By Anne-Marijn Küthe
When my son was very young I worked as a conference interpreter. It’s what I did before I had him, and I believed I would happily continue. How wrong I was! The long days away from home soon started to take their toll, I missed him terribly when I was not with him and I felt guilty constantly: towards my son in the first place, towards my colleague interpreters and towards my clients, as my heart was not in the work any longer. It took a bit of time and a lot of perseverance but I converted my skills and became a translator (instead of orally interpreting speeches I now translate written texts, which is something I can do from home).
The investment needed:
The investment needed was not huge: a good computer and printer, a fax machine and a good number of linguistic resources, such as dictionaries. Please note: it also took a while before I had enough clients to live from my translation work! In the meantime I continued interpreting.
The skills needed:
A translator obviously needs linguistic skills in at least two languages, but must also have a sound knowledge of the culture involved. Being good with the computer helps, too.
The training required:
I have a degree in translation, but I know many translators who learned various languages due to personal circumstances (having bilingual parents, spending their youth abroad and so on) who are excellent at what they do. A true love for language and a willingness to keep up that knowledge are key.
When starting out, it’s fine to be an all-round translator. This gives you the opportunity to find out more about your specific strengths and interests. After a while, specializing can make a real difference. I am extremely specialized: I am a legal translator and almost only work in the field of intellectual property law. I think that’s the main reason why I am never ever short of work.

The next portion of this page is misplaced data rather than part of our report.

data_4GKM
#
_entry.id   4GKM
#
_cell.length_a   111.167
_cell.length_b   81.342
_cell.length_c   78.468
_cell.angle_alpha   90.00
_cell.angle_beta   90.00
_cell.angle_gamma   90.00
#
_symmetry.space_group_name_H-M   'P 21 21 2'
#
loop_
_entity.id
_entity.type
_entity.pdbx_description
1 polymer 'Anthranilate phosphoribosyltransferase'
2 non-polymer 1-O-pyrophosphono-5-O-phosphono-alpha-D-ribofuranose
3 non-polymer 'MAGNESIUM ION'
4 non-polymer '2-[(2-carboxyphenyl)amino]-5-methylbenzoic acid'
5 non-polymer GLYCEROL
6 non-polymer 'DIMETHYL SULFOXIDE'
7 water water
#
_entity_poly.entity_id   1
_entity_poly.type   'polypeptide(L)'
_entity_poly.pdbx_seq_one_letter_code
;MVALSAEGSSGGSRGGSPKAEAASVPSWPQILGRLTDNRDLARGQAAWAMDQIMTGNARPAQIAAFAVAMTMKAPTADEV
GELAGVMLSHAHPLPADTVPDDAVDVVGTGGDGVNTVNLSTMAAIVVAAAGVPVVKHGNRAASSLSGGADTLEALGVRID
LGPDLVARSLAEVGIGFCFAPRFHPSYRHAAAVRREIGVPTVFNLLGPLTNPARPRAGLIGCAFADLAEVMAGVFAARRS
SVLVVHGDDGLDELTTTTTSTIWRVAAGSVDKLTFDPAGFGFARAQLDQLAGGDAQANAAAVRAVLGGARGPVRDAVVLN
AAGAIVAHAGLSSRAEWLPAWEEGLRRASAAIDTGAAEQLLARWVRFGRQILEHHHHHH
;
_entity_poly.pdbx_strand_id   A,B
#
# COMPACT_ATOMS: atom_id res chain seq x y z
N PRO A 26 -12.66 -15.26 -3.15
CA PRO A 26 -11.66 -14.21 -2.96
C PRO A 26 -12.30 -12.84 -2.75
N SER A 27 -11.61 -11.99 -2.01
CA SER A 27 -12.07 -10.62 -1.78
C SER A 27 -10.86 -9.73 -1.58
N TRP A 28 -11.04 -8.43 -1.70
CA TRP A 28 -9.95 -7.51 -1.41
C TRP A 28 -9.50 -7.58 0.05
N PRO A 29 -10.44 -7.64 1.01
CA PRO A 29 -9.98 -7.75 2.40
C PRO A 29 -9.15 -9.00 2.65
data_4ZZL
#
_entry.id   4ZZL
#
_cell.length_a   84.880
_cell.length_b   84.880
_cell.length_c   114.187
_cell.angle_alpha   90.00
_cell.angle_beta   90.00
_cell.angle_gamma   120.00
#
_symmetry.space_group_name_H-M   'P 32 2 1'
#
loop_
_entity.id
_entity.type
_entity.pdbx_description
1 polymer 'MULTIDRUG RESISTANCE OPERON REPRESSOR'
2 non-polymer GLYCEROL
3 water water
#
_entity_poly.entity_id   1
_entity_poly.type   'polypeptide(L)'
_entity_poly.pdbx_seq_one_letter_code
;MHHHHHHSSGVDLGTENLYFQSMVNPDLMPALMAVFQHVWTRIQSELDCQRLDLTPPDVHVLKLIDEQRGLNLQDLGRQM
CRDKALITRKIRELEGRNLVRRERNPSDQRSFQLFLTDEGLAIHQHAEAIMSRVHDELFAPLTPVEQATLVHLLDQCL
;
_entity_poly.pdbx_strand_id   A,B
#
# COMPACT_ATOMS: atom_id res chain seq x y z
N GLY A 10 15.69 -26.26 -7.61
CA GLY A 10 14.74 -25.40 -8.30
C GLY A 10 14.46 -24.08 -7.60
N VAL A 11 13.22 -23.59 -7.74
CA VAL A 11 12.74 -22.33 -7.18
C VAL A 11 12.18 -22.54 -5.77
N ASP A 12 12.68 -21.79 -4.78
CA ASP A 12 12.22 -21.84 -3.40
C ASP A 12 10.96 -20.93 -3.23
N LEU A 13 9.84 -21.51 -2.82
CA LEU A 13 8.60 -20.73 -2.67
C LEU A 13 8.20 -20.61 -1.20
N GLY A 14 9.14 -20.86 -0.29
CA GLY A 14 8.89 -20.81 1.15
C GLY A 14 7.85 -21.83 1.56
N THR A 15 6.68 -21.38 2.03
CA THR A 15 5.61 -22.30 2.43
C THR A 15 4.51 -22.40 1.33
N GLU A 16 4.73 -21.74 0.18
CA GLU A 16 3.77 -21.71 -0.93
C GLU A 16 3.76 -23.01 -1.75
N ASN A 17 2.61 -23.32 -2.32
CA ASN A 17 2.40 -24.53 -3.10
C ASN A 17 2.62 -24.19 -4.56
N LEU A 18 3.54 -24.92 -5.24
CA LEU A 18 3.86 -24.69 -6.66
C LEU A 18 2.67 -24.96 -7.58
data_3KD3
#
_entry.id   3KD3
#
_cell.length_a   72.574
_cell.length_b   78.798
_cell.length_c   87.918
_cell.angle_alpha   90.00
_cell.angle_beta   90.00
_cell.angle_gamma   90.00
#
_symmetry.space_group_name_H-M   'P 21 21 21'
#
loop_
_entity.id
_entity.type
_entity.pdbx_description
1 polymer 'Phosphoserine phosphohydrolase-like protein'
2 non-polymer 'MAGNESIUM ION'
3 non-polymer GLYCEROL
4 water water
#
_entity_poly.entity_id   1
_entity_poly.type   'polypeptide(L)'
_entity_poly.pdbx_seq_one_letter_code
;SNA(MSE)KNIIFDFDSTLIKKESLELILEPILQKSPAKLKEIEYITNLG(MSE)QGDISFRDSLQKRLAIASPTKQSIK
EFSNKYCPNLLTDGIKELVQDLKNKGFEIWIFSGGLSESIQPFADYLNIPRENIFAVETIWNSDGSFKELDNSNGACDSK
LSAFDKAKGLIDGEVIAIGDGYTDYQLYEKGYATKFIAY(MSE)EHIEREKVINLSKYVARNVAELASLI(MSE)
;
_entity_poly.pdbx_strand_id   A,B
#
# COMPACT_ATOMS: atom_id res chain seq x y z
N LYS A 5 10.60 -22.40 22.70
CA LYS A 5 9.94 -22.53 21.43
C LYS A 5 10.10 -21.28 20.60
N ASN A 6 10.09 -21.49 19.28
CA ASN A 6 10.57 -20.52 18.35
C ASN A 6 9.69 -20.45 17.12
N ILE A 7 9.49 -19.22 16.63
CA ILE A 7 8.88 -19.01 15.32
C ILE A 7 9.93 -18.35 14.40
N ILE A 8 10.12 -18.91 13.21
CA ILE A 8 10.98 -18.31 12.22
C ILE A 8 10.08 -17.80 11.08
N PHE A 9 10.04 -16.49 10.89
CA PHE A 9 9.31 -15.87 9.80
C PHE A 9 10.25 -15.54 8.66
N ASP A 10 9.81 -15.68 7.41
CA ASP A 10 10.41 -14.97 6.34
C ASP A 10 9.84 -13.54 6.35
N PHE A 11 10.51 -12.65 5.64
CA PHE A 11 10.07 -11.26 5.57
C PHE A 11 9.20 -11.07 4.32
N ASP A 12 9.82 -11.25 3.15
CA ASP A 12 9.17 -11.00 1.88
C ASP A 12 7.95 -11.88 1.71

Being a mom and a translator:
I love my work, but I am a mom first and foremost. This means that I have a few rules to make sure work does not overrule things in this house, such as: no work on Wednesday (on that day, my son only goes to school in the morning), switching off the computer when I go to collect my son from school and involving my son in my business in a way, by talking to him about sharp deadlines or important projects. I have a study (home office), which also helps me set up boundaries between my private and my professional life.
Advice for moms who want to try their hand at translating:
- Write down areas of expertise you would like to become active in: the legal field or the medical field for instance.
- Take stock of the equipment you already have and that might be useful (such as a desktop computer and a lap top computer) and draw up a list of what you might need to acquire.
- The Internet is a wonderful source of information and inspiration, at a click of a mouse.
- Get in touch with moms who are also translators and ask them for handy hints.
- Make sure people can reach you easily.
For more information about my translation services visit www.vertaalslag.net (it has an English section). I also have a site on working from home: www.businessanddiapers.com